Thursday, August 1, 2013

July 24, 1863

July 24, 1863

---Morgan’s Raiders pass through Washington, Ohio, pursued by Union troops under Gen. Shackleford, with Gen. Lew Wallace moving to block possible crossings over the Ohio River.  Morgan moves on toward Cadiz and---it appears---Steubenville.

Morgan Raids Washington, Ohio
courtesy of Harper's Weekly
---Battle of Big Mound, Dakota Territory -- Brig. Gen. Henry Hastings Sibley, with a force of over 2,000 Federal troops, advances from Minnesota into what is now centeral North Dakota, to confront Chief Standing Buffalo and about 1,500 warriors of a coalition of the Santee (or Eastern), Yankton, Yantonai, and Teton Sioux (Lakota).  Also present is Inkpaduta, chief of the Santee, who bears implacable hatred of the whites.  Sibley finds the encampment after a long march, and asks for peace talks.  Fighting breaks out before this can happen, however, between warriors of Inkpaduta and the Sioux scouts with Sibley; and the Mounted Rangers then pursue the fleeing Indians, while Sibley's infantry destroy the Sioux supplies and equipment.  

---On this date, Gen. Henry Halleck writes to Maj. Gen. William S. Rosecrans, commander of the Army of the Cumberland, whose inaction since the Battle of Stones River has prompted Halleck to be frank with Rosecrans’ precarious position:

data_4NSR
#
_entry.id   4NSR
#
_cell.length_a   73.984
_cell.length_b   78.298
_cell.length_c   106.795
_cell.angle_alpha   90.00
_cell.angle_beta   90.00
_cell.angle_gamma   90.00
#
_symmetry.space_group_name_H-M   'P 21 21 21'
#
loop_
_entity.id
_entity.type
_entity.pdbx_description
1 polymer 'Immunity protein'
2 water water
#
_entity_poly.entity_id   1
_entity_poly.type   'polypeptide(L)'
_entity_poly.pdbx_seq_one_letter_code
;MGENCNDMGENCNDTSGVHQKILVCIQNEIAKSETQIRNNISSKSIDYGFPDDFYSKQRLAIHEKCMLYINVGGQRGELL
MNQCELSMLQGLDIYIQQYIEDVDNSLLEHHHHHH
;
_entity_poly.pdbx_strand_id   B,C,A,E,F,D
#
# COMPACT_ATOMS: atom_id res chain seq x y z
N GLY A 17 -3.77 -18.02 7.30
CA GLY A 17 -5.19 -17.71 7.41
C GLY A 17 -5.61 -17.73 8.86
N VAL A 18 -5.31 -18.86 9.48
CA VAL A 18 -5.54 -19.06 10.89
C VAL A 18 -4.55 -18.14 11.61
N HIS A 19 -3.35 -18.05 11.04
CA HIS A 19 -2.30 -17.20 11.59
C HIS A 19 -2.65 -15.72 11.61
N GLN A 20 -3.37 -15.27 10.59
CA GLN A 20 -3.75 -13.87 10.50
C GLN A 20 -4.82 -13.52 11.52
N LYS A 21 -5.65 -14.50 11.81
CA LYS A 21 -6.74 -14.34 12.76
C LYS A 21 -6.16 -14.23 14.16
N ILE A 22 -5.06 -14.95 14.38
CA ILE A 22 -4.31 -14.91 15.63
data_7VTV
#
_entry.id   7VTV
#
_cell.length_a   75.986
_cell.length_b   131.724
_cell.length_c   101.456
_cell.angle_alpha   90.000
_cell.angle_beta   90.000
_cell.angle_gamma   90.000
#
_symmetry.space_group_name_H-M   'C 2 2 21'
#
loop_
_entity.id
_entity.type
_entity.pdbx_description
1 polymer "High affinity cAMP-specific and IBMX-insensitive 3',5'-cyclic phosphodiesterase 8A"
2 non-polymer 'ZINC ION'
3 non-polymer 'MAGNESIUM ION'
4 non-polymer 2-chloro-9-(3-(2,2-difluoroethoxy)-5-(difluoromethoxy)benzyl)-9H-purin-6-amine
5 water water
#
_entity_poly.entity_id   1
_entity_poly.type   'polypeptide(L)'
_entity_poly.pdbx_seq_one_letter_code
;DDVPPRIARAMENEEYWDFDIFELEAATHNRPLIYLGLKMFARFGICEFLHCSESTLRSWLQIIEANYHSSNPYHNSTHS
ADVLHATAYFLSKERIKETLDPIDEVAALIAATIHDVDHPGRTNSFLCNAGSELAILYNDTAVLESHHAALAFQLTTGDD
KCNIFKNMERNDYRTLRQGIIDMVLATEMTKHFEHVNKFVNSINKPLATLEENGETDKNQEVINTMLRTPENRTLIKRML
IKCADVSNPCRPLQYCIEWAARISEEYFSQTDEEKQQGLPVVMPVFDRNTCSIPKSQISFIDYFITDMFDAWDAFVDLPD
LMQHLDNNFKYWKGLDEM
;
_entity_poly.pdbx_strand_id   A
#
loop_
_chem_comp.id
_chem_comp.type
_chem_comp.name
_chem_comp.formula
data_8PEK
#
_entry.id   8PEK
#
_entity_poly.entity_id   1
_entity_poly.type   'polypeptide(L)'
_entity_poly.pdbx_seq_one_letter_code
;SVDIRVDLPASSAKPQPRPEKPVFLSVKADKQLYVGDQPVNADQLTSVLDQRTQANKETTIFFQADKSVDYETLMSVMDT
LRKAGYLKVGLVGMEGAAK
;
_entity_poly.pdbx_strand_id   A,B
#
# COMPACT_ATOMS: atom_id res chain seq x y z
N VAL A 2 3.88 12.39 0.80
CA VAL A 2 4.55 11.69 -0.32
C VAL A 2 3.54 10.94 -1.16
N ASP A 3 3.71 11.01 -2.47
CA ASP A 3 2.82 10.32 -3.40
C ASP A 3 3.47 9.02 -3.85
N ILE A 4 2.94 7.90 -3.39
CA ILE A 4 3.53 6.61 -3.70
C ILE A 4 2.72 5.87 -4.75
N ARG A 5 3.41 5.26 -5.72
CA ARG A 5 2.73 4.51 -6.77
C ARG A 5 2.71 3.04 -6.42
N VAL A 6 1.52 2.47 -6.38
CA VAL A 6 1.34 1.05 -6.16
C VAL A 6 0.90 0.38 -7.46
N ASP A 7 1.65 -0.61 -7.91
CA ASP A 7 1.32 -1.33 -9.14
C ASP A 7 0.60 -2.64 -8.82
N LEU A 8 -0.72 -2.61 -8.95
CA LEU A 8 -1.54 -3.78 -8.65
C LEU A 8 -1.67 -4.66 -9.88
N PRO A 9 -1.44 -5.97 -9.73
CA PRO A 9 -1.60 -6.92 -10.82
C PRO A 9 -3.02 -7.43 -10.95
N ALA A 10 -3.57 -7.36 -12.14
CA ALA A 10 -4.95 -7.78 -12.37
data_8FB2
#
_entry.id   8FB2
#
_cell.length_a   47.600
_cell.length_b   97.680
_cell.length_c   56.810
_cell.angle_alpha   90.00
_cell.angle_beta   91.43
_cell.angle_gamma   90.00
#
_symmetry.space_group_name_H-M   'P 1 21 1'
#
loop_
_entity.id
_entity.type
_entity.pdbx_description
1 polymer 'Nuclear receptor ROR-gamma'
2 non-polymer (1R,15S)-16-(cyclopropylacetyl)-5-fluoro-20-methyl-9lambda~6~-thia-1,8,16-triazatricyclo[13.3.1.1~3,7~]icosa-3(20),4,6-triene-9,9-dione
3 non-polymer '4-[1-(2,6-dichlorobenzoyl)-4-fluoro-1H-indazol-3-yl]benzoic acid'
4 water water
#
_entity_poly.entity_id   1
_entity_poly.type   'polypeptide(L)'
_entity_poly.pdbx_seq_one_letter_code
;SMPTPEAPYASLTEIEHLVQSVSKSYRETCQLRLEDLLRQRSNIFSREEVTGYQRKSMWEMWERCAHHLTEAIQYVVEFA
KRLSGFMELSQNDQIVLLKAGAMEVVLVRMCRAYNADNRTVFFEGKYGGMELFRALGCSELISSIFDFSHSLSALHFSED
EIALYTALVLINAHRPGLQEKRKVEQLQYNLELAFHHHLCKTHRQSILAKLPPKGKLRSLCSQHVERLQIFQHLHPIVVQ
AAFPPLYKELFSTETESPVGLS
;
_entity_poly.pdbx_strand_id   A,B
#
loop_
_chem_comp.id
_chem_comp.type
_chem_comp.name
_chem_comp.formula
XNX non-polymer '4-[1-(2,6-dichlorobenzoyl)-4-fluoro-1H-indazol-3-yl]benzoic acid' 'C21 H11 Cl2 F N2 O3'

Washington, D. C., July 24, 1863.
Major-General ROSECRANS, Nashville:
     GENERAL: The tone of some of your replies to my dispatches lately would indicate that you thought I was unnecessarily urging you forward. On the contrary, I have deemed it absolutely necessary, not only for the country but also for your own reputation, that your army should remain no longer inactive. The patience of the authorities here has been completely exhausted, and if I had not repeatedly promised to urge you forward, and begged for delay, you would have been removed from the command. It has been said that you are as inactive as was General Buell, and the pressure for your removal has been almost as strong as it has been in his case. I am well aware that people at a distance do not appreciate the obstacles and difficulties which they would see if nearer by; but, whether well founded or without any foundation at all, the dissatisfaction really exists, and I deem it my duty, as a friend, to represent it to you truly and fairly; and I think I ought to do so, if for no other reason, because it was at my earnest solicitations that you were given the command.
     Yours, truly,

    H. W. HALLECK,

---Edmund Strother Dargan, a representative from Alabama in the Confederate Congress, writes this heart-felt letter to Sec. of War James A Seddon, expressing his view that the abolition of slavery be offered to Britain and France in exchange for their intervention, since he sees no chance of victory otherwise:

     MOBILE, July 24, 1863.